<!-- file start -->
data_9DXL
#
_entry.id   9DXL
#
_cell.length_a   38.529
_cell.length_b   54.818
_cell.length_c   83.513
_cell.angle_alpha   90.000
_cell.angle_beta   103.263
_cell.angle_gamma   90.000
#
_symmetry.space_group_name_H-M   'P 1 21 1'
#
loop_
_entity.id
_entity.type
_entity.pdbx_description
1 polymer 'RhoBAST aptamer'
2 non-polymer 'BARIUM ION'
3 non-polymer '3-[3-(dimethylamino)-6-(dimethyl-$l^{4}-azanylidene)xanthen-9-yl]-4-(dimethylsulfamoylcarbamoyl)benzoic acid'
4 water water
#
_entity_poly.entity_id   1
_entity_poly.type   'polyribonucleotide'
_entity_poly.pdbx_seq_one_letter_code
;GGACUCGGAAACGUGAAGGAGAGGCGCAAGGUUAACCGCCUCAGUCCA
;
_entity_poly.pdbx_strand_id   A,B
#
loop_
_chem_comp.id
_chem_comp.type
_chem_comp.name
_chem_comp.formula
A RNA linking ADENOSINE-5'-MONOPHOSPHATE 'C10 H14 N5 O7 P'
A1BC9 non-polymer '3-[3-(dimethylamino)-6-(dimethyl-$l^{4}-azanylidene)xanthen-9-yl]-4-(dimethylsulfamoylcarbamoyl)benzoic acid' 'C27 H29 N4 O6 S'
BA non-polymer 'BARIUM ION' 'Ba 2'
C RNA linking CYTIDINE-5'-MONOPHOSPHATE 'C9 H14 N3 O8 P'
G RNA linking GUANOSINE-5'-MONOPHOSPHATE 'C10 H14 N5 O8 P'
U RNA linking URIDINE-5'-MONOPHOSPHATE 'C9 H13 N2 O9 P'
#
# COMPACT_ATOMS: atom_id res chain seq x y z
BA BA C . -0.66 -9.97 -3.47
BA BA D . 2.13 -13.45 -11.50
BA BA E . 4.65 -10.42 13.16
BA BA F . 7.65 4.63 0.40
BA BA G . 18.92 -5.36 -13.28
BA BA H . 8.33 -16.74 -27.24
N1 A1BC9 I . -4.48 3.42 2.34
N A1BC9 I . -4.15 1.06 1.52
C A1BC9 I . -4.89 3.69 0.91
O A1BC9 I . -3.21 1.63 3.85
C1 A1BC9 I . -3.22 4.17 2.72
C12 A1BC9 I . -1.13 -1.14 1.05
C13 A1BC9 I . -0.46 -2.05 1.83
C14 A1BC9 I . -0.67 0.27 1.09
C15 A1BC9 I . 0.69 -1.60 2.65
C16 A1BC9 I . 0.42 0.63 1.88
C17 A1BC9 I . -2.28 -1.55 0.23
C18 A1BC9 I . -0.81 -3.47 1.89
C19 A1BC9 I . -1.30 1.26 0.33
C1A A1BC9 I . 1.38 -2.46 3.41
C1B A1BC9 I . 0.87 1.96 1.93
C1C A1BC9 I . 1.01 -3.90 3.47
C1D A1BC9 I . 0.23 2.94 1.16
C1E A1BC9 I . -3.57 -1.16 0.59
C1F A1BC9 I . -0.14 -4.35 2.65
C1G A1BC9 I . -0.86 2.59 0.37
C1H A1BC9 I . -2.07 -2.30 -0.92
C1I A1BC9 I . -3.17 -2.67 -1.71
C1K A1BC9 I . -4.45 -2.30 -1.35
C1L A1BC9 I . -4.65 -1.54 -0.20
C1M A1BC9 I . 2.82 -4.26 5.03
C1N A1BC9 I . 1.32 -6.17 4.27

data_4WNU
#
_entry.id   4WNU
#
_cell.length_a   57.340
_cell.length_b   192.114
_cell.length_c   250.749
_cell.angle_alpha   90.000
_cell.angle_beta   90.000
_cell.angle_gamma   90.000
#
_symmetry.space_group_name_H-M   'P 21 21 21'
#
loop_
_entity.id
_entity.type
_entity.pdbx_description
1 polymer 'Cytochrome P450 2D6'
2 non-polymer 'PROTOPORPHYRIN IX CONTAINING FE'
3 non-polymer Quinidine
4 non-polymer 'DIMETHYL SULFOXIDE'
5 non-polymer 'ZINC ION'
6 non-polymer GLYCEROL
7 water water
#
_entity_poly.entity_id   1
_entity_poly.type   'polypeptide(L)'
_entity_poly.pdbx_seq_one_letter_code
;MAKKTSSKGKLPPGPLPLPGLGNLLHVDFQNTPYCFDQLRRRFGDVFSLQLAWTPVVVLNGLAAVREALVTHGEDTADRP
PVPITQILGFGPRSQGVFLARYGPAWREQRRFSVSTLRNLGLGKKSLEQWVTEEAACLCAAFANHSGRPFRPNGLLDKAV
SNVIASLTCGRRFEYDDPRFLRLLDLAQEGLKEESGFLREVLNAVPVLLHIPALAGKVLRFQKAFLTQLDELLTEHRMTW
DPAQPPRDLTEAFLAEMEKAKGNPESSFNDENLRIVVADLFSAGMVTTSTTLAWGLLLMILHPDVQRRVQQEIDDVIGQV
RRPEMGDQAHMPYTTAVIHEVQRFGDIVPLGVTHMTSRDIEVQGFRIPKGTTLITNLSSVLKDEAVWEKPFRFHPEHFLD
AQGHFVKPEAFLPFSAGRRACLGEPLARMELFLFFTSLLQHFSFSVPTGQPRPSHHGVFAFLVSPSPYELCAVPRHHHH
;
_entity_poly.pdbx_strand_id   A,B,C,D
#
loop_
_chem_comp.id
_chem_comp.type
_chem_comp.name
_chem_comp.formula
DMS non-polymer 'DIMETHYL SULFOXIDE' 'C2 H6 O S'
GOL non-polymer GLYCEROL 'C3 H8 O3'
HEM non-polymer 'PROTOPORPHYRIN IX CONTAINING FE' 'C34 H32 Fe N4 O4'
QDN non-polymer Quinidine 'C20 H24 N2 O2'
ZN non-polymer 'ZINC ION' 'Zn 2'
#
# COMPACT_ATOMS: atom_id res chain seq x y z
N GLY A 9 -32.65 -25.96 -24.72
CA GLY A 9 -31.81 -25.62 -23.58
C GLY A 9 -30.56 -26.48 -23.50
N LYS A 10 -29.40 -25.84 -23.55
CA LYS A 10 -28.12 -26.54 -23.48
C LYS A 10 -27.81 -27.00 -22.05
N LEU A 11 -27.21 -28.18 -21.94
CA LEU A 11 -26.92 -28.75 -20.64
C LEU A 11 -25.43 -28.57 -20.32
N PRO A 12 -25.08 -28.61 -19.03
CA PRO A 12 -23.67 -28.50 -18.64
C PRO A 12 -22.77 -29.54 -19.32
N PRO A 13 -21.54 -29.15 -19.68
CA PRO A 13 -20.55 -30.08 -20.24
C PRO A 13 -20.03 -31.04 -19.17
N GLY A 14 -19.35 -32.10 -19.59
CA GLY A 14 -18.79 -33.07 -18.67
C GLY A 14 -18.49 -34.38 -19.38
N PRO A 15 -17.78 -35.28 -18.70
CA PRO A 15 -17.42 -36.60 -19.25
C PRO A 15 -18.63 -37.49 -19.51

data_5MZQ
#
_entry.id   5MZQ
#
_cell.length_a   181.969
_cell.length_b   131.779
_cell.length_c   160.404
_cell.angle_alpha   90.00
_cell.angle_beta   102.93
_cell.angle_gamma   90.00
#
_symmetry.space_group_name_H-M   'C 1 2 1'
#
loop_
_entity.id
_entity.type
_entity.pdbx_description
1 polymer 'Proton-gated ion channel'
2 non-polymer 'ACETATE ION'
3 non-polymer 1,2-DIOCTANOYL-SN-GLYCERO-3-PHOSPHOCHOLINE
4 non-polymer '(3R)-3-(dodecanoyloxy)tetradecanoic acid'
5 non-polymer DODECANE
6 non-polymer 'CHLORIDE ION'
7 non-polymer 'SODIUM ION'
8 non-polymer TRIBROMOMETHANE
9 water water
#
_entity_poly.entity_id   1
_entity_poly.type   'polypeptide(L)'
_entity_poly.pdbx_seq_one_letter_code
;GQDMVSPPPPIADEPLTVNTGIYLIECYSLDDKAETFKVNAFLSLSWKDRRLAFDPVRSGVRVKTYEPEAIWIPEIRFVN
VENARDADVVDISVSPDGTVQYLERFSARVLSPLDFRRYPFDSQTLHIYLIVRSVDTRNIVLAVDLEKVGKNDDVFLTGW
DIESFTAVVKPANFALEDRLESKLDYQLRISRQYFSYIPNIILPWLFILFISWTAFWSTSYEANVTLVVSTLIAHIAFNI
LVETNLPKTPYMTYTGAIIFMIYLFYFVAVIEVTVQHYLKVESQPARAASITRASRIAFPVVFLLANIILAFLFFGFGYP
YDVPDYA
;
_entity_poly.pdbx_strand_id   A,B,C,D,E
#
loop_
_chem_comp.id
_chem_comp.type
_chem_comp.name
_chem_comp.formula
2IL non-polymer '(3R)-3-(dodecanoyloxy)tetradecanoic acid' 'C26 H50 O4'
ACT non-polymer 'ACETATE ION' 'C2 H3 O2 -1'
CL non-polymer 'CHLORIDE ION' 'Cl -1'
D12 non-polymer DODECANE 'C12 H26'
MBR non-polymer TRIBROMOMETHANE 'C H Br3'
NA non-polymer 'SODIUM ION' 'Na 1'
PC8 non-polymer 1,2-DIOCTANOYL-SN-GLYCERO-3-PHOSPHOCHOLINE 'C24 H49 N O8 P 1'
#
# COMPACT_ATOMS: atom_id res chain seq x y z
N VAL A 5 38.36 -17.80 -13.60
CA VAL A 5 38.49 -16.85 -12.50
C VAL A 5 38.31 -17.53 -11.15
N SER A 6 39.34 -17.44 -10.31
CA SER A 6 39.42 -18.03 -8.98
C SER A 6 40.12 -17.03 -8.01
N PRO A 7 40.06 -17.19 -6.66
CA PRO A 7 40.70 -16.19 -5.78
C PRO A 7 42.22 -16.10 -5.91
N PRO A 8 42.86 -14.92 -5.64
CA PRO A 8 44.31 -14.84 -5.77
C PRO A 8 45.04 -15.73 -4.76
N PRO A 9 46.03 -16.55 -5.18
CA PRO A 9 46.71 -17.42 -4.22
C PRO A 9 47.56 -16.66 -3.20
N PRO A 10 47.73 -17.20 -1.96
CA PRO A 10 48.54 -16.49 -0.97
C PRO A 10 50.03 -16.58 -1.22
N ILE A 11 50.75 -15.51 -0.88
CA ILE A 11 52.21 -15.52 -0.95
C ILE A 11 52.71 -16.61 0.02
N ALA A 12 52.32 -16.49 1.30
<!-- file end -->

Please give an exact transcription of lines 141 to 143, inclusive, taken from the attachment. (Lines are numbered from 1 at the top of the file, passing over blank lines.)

C GLY A 14 -18.49 -34.38 -19.38
N PRO A 15 -17.78 -35.28 -18.70
CA PRO A 15 -17.42 -36.60 -19.25